poetry by Manolis
What a relief spring is over and the soldiers with their rifles spouting sunlight through their barrels left They came in the midst of April as if there wasn't any other way for the spring to come but with soldiers holding rifles What a relief frost is over and the chickadee dreams on another nest of another chick or two just another reason for the red jib to unfurl just another reason for the white chapel to be repainted in whitewash
We looked in the remote chapels and through the pine needles sieving sunlight explored the statue's smooth body and the rained spider web we searched in the sigh of rose petals in starbursts and worm-eaten pages penned by hallucinating prophets we hunted in decapitated houses but we didn't find God anywhere and we didn't discover him in the statue or touch him in spider webs recluse talked of God being Dead and the people danced in the plaza knowing the recluse's verdict
Why stand by your door piercing the mountain as if trying to paint it green on the retinas of your eyes and the light breeze how can you paint blind by feel? To what end do you point your hand at the ice caped peaks as if to let them know about the ghosts never passing by anymore as if to tell them that spring is coming soon when they exude green velvet when they redress in light hues
– Apryl Leaf
About the Author
Manolis (Emmanuel Aligizakis) is a Greek-Canadian poet and author. He was recently appointed an honorary instructor and fellow of the International Arts Academy, and awarded a Masters for the Arts in Literature. He is recognized for his ability to convey images and thoughts in a rich and evocative way that tugs at something deep within the reader. Born in the village of Kolibari on the island of Crete in 1947, he moved with his family at a young age to Thessaloniki and then to Athens, where he received his Bachelor of Arts in Political Sciences from the Panteion University of Athens. After graduation, he served in the armed forces for two years and emigrated to Vancouver in 1973, where he worked as an iron worker, train labourer, taxi driver, and stock broker, and studied English Literature at Simon Fraser University. He has written three novels and numerous collections of poetry, which are steadily being released as published works. His articles, poems and short stories in both Greek and English have appeared in various magazines and newspapers in Canada, United States, Sweden, Hungary, Slovakia, Romania, Australia, and Greece. His poetry has been translated into Spanish, Romanian, Swedish, German, Hungarian languages and has been published in book form or in magazines in various countries. He now lives in White Rock, where he spends his time writing, gardening, traveling, and heading Libros Libertad, an unorthodox and independent publishing company which he founded in 2006 with the mission of publishing literary books. His translation book George Seferis-Collected Poems was shortlisted for the Greek National Literary Awards, the highest literary recognition of Greece.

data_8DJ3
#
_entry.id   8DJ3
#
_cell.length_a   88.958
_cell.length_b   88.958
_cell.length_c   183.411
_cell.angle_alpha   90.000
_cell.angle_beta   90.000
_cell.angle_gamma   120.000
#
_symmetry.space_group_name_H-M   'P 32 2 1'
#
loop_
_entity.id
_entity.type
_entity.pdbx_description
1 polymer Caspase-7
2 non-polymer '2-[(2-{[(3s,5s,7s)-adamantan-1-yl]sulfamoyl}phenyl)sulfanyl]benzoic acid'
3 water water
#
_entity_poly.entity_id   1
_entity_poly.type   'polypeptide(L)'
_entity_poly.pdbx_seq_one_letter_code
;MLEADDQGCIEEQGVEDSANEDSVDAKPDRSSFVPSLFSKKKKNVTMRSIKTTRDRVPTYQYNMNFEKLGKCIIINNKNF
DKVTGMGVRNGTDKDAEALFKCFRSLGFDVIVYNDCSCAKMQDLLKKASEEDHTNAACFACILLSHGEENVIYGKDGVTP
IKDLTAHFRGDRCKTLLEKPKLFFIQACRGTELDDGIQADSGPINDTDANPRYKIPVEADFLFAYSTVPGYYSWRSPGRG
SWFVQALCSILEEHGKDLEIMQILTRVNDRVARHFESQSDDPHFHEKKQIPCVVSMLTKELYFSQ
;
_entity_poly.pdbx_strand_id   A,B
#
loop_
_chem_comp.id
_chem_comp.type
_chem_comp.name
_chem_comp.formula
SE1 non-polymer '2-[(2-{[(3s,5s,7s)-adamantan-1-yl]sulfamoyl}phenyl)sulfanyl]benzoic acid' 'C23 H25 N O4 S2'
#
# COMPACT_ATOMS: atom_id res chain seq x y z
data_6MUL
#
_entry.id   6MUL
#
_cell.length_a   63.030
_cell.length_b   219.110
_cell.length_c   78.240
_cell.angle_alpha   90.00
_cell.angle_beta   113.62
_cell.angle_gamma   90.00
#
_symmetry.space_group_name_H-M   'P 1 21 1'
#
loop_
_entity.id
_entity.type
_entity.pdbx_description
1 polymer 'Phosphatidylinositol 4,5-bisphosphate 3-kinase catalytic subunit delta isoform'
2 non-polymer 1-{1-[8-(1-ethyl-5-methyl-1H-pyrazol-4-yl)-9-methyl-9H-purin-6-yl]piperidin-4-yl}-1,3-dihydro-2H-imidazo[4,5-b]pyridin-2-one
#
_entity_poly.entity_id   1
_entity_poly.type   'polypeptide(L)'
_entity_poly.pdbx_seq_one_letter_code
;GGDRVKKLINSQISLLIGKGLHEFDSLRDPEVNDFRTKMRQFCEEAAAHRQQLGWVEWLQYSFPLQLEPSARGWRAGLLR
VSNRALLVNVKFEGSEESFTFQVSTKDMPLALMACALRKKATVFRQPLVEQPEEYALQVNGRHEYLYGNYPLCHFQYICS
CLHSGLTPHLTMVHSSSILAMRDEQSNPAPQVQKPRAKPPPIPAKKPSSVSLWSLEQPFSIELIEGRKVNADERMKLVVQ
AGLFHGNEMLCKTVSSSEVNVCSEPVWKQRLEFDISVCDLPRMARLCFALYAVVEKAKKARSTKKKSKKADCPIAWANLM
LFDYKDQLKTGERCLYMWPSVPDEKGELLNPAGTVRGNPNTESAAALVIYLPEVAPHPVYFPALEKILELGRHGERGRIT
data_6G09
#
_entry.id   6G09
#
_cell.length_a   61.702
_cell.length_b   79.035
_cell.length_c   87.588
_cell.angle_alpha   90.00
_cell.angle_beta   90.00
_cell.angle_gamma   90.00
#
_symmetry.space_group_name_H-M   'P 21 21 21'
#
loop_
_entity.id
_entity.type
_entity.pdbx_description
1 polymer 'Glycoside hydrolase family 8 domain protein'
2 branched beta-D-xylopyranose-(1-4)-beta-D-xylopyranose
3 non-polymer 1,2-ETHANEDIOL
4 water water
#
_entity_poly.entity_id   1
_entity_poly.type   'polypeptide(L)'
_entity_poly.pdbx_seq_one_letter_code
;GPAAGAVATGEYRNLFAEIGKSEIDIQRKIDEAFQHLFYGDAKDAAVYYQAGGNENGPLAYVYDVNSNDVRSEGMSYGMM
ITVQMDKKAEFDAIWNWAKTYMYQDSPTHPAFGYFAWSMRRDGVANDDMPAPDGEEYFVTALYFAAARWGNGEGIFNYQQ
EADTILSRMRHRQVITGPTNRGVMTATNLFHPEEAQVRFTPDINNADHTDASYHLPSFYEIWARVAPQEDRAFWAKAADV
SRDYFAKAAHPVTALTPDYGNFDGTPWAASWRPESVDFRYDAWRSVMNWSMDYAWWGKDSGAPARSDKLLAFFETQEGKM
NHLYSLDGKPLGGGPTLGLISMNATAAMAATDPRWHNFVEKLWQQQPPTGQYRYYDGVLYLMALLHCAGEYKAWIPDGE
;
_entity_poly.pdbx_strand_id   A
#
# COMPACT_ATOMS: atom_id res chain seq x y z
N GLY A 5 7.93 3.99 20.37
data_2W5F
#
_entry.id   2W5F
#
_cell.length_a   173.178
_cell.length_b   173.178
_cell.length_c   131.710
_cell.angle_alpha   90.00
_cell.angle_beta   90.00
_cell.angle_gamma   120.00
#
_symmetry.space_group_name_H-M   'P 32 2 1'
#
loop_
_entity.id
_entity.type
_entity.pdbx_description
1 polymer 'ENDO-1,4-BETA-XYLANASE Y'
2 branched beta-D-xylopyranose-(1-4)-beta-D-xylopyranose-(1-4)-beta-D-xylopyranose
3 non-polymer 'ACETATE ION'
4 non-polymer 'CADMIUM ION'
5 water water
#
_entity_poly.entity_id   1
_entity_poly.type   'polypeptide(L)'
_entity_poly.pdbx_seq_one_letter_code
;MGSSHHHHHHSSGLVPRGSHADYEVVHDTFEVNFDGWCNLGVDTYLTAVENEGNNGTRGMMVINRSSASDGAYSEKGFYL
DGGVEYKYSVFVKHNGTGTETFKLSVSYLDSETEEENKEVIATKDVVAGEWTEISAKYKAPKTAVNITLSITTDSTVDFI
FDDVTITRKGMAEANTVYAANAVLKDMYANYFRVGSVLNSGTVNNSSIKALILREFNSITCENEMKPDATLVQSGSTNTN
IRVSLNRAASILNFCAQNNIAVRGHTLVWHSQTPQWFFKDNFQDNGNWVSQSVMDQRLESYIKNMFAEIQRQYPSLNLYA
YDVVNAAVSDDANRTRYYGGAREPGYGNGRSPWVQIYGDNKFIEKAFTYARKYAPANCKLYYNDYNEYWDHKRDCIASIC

"Impulses conjures a mosaic of old world images, tiled with colours and dilemmas from the present. Manolis ransacks his classical Greek roots and the cosmopolitan now, to unearth some meaning for his modern existence. He wrestles with such timeless subjects as the value of human life, innocence and aging.
These poems move with contrasting moods, as eroticism is juxtaposed with isolation, and intimacy is wedged between dark humour and sheer outrage."
– Apryl Leaf
"Sometimes words are ghosts dancing with myth and memory. Greek-Canadian poet Manolis, demonstrates this in Impulses, his new collection of poems. His poetry springs from a congenital intimacy with a culture and its history. In essence, we are before a poetic glance that is also a revolving metaphor encircling feelings from a Mediterranean philosophy. Poets tend to be witnesses of paradoxes. In recreating them it's not a compromise between logic and rational; it's an absolute nouveau reality. With this new book, Manolis tells us that poetry is an affirmation of the soul, a witness for the dream. Fine poetry, there is."
– Eduardo Bettencourt Pinto